II. Activity Restrictions

  1. See Hypertension Criteria
  2. No Restriction
    1. High-Normal Blood Pressure
    2. Controlled mild to moderate Hypertension <140/90
  3. Limit to low-intensity dynamic, no isometric sports
    1. Uncontrolled Hypertension (>140/90)
    2. Controlled Hypertension with end organ damage
    3. Controlled Severe Hypertension
  4. No Collision Sports
    1. Secondary Hypertension due to renal cause
  5. References
    1. (1994) J Am Coll Cardiol 24:845-99 [PubMed]

III. General recommendations

  1. Gradual cool down prevents post-exercise Hypotension

IV. Management: Starting Exercise (non-athletes)

  1. Exercise 30-60 minutes >3 times weekly (daily is best)
  2. Choose aerobic Exercise that works large Muscle groups
  3. Progressive Resistance Training
    1. Limit intensity to 40-70% of One Repetition Maximum
    2. Combine with aerobic activity
    3. Use low resistance, but high repetition

V. Management: Banned Antihypertensives for athletes

  1. Thiazide Diuretics (banned by USOC, NCAA)
  2. Beta Blockers
    1. Banned in shooting, archery, diving, ice skating

VI. Medications: Preferred agents in athletes

  1. ACE Inhibitor or Angiotensin Receptor Blocker (ARB)
    1. Effects
      1. Slight decrease in Heart Rate
      2. Increases Stroke Volume
      3. Decreases Systemic Vascular Resistance
    2. Advantages
      1. No effect on Energy Metabolism
      2. No Impairment of aerobic performance
    3. Indications
      1. Good first-line Antihypertensive in athletes
  2. Alpha Adrenergic Antagonist (e.g. Prazosin)
    1. Effects
      1. Decreases Systemic Vascular Resistance
      2. No reflex increase in Heart Rate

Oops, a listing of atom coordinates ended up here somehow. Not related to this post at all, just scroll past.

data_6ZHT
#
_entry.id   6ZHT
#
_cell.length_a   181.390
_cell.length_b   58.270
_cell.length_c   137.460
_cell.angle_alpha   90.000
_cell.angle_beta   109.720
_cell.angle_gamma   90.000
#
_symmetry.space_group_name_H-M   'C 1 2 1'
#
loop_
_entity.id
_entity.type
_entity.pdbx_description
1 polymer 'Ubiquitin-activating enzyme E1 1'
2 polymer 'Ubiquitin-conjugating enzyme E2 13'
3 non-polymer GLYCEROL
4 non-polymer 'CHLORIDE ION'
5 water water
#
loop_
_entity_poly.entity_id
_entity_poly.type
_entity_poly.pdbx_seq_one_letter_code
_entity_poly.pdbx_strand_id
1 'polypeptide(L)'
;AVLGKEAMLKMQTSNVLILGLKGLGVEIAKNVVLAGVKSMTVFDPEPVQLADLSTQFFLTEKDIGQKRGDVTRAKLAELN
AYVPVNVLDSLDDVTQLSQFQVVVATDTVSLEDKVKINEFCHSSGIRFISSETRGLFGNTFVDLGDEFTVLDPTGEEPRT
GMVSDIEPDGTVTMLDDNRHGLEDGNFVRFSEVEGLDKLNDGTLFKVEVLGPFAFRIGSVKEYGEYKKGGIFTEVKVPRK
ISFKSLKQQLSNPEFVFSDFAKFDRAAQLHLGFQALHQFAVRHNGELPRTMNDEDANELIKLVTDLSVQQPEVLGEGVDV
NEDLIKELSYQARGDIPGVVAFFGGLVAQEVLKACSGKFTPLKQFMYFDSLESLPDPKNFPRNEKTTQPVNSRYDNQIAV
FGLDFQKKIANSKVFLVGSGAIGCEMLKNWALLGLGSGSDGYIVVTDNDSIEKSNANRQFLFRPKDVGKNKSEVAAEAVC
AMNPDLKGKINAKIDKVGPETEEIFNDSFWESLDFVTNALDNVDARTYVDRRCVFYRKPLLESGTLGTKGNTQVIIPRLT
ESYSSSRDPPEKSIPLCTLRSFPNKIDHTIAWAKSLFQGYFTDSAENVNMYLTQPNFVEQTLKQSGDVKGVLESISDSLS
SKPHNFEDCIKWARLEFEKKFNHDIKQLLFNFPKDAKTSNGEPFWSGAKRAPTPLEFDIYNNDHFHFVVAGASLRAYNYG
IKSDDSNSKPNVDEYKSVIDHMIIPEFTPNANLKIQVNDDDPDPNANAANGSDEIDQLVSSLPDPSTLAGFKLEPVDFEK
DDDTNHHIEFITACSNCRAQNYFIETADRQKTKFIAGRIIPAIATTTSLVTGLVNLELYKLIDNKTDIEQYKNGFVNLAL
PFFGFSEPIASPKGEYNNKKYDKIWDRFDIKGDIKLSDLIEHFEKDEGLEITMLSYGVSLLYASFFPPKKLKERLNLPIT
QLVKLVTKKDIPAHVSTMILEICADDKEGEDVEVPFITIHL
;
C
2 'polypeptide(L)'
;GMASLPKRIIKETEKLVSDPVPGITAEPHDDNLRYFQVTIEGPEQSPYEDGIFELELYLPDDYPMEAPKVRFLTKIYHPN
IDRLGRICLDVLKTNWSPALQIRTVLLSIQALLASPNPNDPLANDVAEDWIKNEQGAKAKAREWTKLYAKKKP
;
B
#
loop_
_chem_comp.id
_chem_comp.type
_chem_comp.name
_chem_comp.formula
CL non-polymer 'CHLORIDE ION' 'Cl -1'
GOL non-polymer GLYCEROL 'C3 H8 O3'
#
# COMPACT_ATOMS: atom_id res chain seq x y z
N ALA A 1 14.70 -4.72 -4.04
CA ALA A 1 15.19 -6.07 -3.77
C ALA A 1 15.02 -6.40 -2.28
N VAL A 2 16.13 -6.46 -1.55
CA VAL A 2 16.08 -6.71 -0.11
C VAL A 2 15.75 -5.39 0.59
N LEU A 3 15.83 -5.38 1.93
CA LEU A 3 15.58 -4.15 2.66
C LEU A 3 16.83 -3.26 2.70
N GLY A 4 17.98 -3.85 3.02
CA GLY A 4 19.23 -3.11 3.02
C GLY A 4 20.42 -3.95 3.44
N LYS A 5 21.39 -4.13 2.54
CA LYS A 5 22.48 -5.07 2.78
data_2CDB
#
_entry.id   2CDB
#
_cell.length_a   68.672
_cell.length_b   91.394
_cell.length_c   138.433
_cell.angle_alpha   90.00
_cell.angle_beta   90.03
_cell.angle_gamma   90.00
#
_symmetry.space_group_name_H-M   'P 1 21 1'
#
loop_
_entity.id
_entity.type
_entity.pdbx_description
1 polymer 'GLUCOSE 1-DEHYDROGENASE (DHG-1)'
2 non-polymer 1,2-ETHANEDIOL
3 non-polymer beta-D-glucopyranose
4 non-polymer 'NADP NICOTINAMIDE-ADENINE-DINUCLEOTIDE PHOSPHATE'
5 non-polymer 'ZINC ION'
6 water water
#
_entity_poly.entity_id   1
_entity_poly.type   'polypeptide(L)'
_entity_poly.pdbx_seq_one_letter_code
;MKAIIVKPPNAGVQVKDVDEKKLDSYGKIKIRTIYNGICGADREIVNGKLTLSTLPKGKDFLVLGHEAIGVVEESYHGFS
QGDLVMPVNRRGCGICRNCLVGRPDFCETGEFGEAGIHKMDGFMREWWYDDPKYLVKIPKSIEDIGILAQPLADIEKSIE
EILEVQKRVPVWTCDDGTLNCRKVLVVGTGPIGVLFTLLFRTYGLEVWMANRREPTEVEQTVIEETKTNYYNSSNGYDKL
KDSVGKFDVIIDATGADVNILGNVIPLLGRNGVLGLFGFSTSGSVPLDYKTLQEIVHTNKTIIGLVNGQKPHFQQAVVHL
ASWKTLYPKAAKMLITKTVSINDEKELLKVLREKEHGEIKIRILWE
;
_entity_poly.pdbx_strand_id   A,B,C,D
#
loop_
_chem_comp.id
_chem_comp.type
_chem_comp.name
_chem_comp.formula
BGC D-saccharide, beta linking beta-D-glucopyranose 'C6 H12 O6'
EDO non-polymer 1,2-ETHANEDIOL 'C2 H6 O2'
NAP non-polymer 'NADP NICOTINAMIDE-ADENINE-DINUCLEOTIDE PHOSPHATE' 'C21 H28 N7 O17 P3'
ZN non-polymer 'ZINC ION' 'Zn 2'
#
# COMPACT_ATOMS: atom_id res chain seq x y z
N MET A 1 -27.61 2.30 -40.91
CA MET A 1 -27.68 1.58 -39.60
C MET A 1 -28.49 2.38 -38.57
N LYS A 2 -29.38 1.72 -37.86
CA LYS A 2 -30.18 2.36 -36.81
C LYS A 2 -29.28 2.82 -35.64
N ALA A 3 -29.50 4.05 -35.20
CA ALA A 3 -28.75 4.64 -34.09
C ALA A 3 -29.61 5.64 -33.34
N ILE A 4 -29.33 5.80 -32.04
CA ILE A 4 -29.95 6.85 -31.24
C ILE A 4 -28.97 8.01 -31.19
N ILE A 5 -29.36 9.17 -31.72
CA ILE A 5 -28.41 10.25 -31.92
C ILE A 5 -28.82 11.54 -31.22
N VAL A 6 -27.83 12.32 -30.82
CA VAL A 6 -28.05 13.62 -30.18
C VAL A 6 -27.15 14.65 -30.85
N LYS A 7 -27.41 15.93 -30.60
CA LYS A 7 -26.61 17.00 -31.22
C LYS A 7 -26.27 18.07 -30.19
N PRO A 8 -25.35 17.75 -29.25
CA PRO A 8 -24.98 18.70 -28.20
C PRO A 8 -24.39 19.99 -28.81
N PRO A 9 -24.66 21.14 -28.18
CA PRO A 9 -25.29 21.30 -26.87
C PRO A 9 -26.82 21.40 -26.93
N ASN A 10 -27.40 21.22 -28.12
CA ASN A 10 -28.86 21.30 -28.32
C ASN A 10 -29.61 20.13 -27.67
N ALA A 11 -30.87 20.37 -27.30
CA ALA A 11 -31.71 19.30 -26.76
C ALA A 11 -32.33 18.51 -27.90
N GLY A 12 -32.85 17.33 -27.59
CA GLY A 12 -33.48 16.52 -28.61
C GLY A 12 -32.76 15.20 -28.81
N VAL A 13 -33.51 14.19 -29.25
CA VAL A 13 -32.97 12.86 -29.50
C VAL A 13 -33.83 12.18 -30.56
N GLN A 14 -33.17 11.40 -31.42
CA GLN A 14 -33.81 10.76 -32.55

3. No reflex increase in Cardiac Output
    2. Advantages
      1. No effect on Energy Metabolism
      2. No Impairment of aerobic performance
    3. Disadvantages
      1. May be associated with CHF (avoid in age over 55)
  3. Calcium Channel Blockers
    1. Effects
      1. Decreased Systemic Vascular Resistance
      2. Only agent with significant venodilation
    2. Disadvantages
      1. General
        1. Muscle Blood Flow may diminish
        2. Lactate threshold may be reached earlier
      2. Dihydropyridines (e.g. Amlodipine)
        1. Reflex Tachycardia
      3. Nondihydropyridines (e.g. Diltiazem)
        1. Slightly decreased maximum Heart Rate)
        2. Decreased contractility
    3. Advantages
      1. No significant effect on Energy Metabolism
      2. No major Impairment of aerobic performance
    4. Indications
      1. First line agent in black athletes
      2. First line agent in Exercise induced Hypertension

VII. Medications: Less desirable agents in athletes

  1. Cardioselective Beta Blockers
    1. Effects
      1. Decreased Heart Rate
      2. Decreased heart contractility
      3. Increased Systemic Vascular Resistance
    2. Disadvantages: Impacts aerobic performance
      1. Decreased Exercise tolerance
      2. Decreased maximum Heart Rate
      3. Banned in precision sports
      4. May exacerbate Asthma
    3. Indications
      1. Comorbid condition (e.g. Coronary Artery Disease)
      2. Avoid in most athletes
    4. Agents: Labetalol (combined Alpha-Beta Blocker)
      1. Preferred in athletes if Beta Blocker is needed
      2. Less Impairment of muscle Blood Flow
      3. Less Impairment of maximum oxygen uptake
  2. Thiazide Diuretics
    1. Effects
      1. Decreases plasma volume
      2. Decreases Cardiac Output
      3. Decreases Systemic Vascular Resistance
    2. Indications
      1. Second-line agent if salt-sensitive
    3. Disadvantages
      1. Dehydration risk
      2. Banned by USOC and NCAA

VIII. Special Circumstances: Exercise Induced Hypertension

  1. Check Blood Pressure at peak Exercise
  2. Exercise-induced Hypertension: Peak BP > 200/90
  3. Best managed with Dihydropyridines (e.g. Amlodipine)
    1. Only agents that result in significant venodilation

Images: Related links to external sites (from Bing)

Related Studies